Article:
Dr. Agyeman’s research covers the investigation of the properties and applications of clays with the use of modern analytical and physical techniques such as electrochemistry, spectroscopy, and microscopy. Specific projects include:
Investigation of clay properties.
Investigation of redox processes/mechanisms in clays.
Structural alteration of clays by incorporation of organic and inorganic molecules/ions.
Discovery and synthesis of new catalysts with emphasis on the use of clays as catalyst supports.
Development and characterization of electrochemical sensors based on clay composite modified electrodes.
Particles of clays are clusters or aggregates of platelets or layers. Each platelet is made up of “sheets.” Clay sheets found within soils are made up of crystals containing tetrahedral silicates (Si-O) and/or octahedral aluminates (Al-O, Al-OH). A clay platelet comprises of tetrahedral and octahedral sheets bonded together by the sharing of lateral oxygen atoms. Clays with one silicate sheet and one aluminate sheet are termed 1:1 clays (A, e.g. Kaolinite). Clays with one aluminate sheet sandwiched by two silicate sheets are termed 2:1 layer clays (B, e.g., Montmorillonite).
Clays are naturally abundant, nontoxic, able to form membrane-like films, and more stable than commonly used synthetic membranes (polymeric films). Clay film on an electrode surface provides important functions such as charge-exclusion, immobilization of species, preconcentration, catalysis of electrochemical reactions and electron transfer enhancement. These are important properties of polymeric films used for the development of electrochemical sensors. However, clay alone cannot solve the sensitivity and selectivity problem of electrochemical sensors, which makes it necessary to form clay composites, i.e., the incorporation of biomolecules and ionic species into clay interlayers. The Wyoming montmorillonite clay, which belongs to the group of smectites, is mainly used. This type of 2:1 layer clay displays unique properties such as small crystal size, large surface area, and membrane-like properties. It also exhibits hydration and intercalation characteristics of the negatively charged interlamellar surfaces (surfaces between layers), which is necessary for the immobilization of biomolecules and cationic species. These projects will advance scientific and environmental efforts including health care, forensic science, agriculture, and even environmental clean-up.
Dr. Dyer’s research interests are towards investigating electroactive materials for a variety of applications ranging from electrochromic and light-emitting displays, charge storage devices, and sensors. The materials of interest include those that elicit a response to redox switching with the responses including color changes, light emission, and charge generation. Her research is focused on active material characterization and the design and study of novel device architectures involving these active materials. The active materials include conjugated organic small molecules, transition metal complexes, metal oxides, and conjugated polymers. Several analytical techniques are utilized in studying the electroactive materials and include electrochemistry, conductivity, UV/Vis spectroscopy, colorimetry, and film morphology. Her recent focus has been towards utilizing materials that are aqueous processable and utilize materials of low environmental impact.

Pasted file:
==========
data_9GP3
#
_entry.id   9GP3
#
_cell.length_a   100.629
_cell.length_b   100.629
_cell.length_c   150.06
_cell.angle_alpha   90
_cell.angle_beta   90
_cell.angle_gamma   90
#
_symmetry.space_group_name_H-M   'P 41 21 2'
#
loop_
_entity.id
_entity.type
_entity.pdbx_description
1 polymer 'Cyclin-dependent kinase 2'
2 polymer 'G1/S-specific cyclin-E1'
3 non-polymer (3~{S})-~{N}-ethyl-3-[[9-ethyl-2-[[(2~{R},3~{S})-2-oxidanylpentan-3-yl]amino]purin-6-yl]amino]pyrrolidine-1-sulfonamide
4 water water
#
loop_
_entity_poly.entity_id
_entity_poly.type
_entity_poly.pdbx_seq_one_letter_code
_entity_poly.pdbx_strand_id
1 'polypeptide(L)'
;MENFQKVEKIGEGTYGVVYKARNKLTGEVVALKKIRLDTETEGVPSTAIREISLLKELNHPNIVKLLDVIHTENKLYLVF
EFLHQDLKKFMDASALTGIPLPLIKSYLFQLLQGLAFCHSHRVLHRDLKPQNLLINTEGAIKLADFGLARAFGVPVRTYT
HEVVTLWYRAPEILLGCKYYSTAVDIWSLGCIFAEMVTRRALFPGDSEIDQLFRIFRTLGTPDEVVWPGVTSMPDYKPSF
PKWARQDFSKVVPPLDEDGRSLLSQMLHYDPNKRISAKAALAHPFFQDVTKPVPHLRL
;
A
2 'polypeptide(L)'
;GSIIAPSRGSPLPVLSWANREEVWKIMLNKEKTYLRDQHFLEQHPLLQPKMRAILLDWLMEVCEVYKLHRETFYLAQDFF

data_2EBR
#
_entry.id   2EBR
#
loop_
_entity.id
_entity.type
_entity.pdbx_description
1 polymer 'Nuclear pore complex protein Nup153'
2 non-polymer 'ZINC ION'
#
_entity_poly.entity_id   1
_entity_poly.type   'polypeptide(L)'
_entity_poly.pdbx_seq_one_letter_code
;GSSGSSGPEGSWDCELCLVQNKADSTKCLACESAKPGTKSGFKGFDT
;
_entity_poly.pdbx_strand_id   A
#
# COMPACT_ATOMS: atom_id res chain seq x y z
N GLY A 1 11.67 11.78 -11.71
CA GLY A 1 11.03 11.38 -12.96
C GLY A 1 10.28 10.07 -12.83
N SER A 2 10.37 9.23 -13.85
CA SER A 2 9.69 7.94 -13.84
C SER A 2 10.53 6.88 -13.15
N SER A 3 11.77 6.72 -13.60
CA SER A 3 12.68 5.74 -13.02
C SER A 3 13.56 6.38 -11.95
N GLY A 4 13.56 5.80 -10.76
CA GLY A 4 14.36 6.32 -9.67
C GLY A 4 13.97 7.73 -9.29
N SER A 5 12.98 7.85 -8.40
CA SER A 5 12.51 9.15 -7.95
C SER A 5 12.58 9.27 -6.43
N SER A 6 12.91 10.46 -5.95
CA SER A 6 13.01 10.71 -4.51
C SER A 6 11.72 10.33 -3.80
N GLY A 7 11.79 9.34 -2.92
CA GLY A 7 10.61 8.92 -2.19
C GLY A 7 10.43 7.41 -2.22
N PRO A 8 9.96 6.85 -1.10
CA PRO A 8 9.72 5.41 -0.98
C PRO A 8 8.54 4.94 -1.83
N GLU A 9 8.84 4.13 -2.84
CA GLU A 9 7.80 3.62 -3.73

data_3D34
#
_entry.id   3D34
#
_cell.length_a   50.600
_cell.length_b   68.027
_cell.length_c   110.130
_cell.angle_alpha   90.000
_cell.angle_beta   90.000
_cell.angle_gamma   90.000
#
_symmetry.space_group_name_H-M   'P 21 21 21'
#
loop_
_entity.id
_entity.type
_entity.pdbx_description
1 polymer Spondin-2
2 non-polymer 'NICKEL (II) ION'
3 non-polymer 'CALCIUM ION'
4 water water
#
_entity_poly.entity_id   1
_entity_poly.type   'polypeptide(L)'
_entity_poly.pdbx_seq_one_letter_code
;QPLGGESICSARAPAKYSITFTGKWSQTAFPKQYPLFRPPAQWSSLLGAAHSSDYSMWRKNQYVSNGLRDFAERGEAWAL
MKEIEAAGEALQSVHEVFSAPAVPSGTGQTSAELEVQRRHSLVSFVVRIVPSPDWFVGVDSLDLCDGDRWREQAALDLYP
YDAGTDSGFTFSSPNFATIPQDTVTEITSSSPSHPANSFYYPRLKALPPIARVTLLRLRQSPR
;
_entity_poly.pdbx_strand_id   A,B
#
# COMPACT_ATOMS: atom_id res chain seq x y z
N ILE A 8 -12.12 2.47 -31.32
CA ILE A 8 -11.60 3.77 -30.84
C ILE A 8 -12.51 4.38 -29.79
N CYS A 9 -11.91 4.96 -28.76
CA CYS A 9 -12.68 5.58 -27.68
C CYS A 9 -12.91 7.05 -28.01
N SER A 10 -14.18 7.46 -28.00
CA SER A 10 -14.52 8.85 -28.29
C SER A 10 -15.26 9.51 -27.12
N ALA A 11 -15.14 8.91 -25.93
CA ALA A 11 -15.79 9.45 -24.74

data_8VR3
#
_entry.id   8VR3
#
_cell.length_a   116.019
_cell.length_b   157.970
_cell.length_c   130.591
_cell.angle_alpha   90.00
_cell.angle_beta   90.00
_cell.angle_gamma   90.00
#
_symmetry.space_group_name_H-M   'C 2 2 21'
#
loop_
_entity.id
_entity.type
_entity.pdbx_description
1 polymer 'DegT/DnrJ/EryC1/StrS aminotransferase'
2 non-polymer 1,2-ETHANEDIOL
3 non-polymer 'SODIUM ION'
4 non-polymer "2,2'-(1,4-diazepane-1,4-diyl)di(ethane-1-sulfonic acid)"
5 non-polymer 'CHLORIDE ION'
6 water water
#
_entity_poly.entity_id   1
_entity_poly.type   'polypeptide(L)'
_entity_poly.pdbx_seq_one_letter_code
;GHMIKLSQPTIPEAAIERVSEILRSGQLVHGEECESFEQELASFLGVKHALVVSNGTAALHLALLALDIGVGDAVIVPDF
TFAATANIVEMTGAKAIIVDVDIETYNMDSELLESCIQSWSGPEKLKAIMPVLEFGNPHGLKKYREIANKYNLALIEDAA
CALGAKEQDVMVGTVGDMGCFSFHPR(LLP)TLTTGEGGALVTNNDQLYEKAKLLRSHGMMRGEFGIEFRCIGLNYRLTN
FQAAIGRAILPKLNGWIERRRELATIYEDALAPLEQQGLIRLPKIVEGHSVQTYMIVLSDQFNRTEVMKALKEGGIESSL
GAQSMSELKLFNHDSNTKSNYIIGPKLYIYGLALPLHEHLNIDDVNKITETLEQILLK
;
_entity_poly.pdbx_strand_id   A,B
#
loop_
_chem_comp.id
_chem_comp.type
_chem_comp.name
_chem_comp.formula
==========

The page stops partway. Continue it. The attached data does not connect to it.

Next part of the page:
The two current research projects are:
Understanding the electrochemistry and optical properties of conjugated polymers that
contain ionic functional groups. Many conjugated polymers have organic functional
groups, which allow them to be soluble (and processable) from common organic solvents.
While this is beneficial for organic synthesis and characterization of the polymer
properties, for processing and applications, aqueous processability would be desired.
In a collaboration with the Reynolds group at Georgia Tech, Dr. Dyer is investigating
the electrochemical (redox properties, charge generation and transfer) and optical
(color, optical absorption, refractive index) properties of these polymers as a function
of the ionic groups, their location relative to the polymer backbone, and comparison
to those polymers that do not have ionic functional groups.
Utilization of aqueous compatible electroactive materials in flexible devices containing nontoxic electrolytes. A large number of electroactive devices (electrochromics and electrochemical supercapacitors) utilize organic solvents and electrolytes, which may be unattractive in many applications. We are investigating the use of aqueous flexible solid electrolytes that can be either transparent or opaque and have high ionic conductivities. We are looking at optimization of the device structure and electrolyte components, and understanding device properties (e.g., efficiency at varying temperatures, stability under mechanical stresses, etc.). The active materials utilized in these devices can include the above mentioned ionic conjugated polymers, viologens, metal oxides, and transition metal complexes.